Update: Tickets for Monday's game can be had for free. Season-ticket holders for the Bills and Lions have received offers for free tickets through email, while the general public can purchase tickets online, starting at 10 a.m. ET on Saturday.
After a devastating snowstorm left Buffalo covered in seven feet of snow, the NFL was forced to move Sunday’s scheduled game between the Buffalo Bills and New York Jets. Having little time to make a decision, the league has shifted the contest 267 miles to a stadium that has experience in such situations.
The Bills and Jets will play at 7 pm ET on Monday night at Detroit’s Ford Field. The AFC East contest was originally set for a 1 p.m. ET kickoff on Sunday at Buffalo’s Ralph Wilson Stadium.
The NFL made an official announcement on Thursday, a day after the Bills offered fans $10 and hour and tickets to the game for helping shovel snow in the stadium. However, after even more snow covered the venue, the league and the organization quickly realized that getting rid of 220,000 tons of snow and playing in Buffalo was not a realistic option.
"We are pleased to be hosting the Bills and Jets for their game Monday night," Lions president Tom Lewand said in a statement. "While our thoughts are with the people of the Buffalo area during this difficult time, our team at Ford Field will do everything we can to be good hosts to their team this weekend."
Detroit isn’t the ideal location, considering it leaves both teams having to travel a long distance, but it appears to be the best option. A decision needed to be made quickly, because the Bills have been unable to practice for the last two days.
Toronto might have appeared to be the best option, considering the Bills have played home games at Rogers Centre in recent years and it’s just a two-hour drive away from Ralph Wilson Stadium. However, Joe Buscaglia of WGR 550 in Buffalo told TSN 1200 in Ottawa that the city was likely never a “real consideration of the NFL.” Buffalo’s new ownership group is looking to get out of the team’s agreement to play one regular-season game each year in Toronto through the 2017 season, and Rogers Centre might not be ready to host a football game on such short notice.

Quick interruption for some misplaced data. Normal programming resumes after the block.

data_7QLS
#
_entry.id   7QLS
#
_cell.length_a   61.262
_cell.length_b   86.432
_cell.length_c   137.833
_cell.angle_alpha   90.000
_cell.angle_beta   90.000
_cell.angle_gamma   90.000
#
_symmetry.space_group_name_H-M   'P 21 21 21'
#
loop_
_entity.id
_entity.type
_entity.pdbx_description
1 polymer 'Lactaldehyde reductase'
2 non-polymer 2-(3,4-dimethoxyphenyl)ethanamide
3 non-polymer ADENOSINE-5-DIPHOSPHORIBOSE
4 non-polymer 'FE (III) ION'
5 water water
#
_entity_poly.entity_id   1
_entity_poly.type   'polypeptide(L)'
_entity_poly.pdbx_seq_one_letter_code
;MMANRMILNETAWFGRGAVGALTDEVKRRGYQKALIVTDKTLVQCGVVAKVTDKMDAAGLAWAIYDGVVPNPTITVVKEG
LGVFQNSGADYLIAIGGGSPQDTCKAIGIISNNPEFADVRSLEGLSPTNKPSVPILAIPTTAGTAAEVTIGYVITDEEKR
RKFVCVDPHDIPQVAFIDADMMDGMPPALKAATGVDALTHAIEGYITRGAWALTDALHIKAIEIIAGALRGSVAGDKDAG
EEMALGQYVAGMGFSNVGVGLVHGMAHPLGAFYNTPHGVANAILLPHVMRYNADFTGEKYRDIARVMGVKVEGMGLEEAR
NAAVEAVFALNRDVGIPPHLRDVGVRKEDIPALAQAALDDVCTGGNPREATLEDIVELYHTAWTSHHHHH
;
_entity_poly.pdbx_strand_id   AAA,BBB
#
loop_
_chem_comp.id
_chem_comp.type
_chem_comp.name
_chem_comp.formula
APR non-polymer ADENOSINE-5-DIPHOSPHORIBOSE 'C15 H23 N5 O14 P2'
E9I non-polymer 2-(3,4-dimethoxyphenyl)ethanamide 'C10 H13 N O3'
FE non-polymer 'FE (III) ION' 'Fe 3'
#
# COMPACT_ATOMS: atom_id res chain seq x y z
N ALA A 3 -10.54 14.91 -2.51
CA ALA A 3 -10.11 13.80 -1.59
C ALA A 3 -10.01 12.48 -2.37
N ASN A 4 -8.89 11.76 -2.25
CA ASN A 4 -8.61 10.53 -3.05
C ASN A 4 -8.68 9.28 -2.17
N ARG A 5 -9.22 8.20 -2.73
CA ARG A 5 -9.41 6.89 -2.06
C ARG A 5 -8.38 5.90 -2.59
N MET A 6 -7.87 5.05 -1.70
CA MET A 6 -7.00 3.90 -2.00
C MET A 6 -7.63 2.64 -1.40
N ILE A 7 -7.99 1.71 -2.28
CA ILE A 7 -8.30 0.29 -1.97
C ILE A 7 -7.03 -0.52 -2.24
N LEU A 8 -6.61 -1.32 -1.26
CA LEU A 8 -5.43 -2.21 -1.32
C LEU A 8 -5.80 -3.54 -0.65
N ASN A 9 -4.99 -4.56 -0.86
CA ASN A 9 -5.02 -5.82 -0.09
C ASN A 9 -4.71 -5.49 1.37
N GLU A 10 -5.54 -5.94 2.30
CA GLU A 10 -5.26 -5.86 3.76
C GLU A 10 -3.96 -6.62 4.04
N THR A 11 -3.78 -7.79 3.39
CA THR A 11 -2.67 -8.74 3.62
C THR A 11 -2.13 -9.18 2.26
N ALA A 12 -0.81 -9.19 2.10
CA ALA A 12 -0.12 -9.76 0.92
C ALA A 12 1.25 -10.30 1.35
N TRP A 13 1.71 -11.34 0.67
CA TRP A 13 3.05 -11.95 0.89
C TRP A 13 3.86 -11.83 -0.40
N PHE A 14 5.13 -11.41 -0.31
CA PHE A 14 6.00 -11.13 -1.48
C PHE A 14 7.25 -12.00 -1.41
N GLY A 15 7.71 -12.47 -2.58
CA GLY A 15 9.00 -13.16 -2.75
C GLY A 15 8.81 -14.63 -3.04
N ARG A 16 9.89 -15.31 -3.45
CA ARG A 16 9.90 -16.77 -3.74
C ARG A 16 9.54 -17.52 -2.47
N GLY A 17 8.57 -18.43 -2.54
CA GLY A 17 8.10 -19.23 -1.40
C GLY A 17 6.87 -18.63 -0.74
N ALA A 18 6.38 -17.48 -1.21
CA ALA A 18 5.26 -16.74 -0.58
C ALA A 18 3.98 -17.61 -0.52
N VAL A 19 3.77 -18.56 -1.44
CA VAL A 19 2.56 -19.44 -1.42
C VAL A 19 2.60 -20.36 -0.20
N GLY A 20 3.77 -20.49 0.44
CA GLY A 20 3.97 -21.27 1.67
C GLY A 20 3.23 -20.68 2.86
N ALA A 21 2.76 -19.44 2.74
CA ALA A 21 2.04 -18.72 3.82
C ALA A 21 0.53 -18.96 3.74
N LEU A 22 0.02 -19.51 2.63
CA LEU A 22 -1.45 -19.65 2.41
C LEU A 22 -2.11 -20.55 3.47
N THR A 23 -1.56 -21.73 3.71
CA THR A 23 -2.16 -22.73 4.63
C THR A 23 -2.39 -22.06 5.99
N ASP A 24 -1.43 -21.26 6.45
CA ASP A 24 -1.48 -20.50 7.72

The game could’ve been played at MetLife Stadium in New Jersey, but that would have given the Jets two home games against the Bills this season. In 2005, Hurricane Katrina forced the New Orleans Saints to play what was supposed to be their home opener in East Rutherford against the Giants. The Saints lost by 17 points, and essentially played one extra road game that season.
Even though the game is still three days away, the Bills need to get out of the Buffalo area as soon as possible. The team is hoping to arrive in Detroit in time for practice at 7:15 p.m. ET on Friday at the Lions’ facility.
It might not be so easy for the Bills’ players to even exit the city. Peter King of Sports Illustrated reports that 85 percent of the roster lives in areas that have gotten between five and seven feet of snow, and some players might need snowmobiles to escort them to the city’s main roads. Buffalo CEO Russ Brandon told King that it’s not realistic to think the entire roster will be able to make the trip to Detroit on Friday. Players who are unable to leave with the team on Friday afternoon will be forced to fly commercial on Friday or Saturday.
Because NFL games are played outdoors and so late in the year, complications like this are not uncommon. In the last four years, multiple games have been postponed because of issues relating to weather.
The New York Giants and Minnesota Vikings faced a similar situation in Dec. 2010 when a snowstorm forced the Metrodome roof to collapse on the morning of their scheduled Sunday afternoon game. The contest was instead played on Monday night at Ford Field, seen by 45,910 fans who received free tickets.
Two weeks later, the Vikings faced another postponement, but this time for a road game. The NFL changed the game between the Vikings and Philadelphia Eagles from Sunday to Tuesday, because of the prospect of a blizzard. The contest was not moved from Lincoln Financial Field.
Playing a game at neutral site could hurt the Bills’ postseason chance, as they are in the middle of a playoff race and will lose a game that was supposed to be played in front of a home crowd that usually approaches 70,000 fans. Buffalo will also be impacted off the field, losing a significant amount of gate revenue. Considering the Bills average attendance is 69,069 and the average cost of a ticket is $62.01, Buffalo could lose over $4 million in ticket sales.
Bills' season ticket holders had their accounts credited for this weekend’s game, and fans who bought single-game tickets will be given refunds. Season-ticket holders also have the option of asking for a refund.
The game will begin just an hour before the start of "Monday Night Football," but it won't be televised nationally. It will be broadcast by local New York and Buffalo TV markets on CBS.
There’s a chance Buffalo will have to address the same issue next week. The team is scheduled to host the Cleveland Browns on Sunday, Nov. 30. The Lions will play at Ford Field on Thanksgiving, so playing in Detroit for a second straight week might not be a problem.
Ticket information for Monday's game has yet to be released.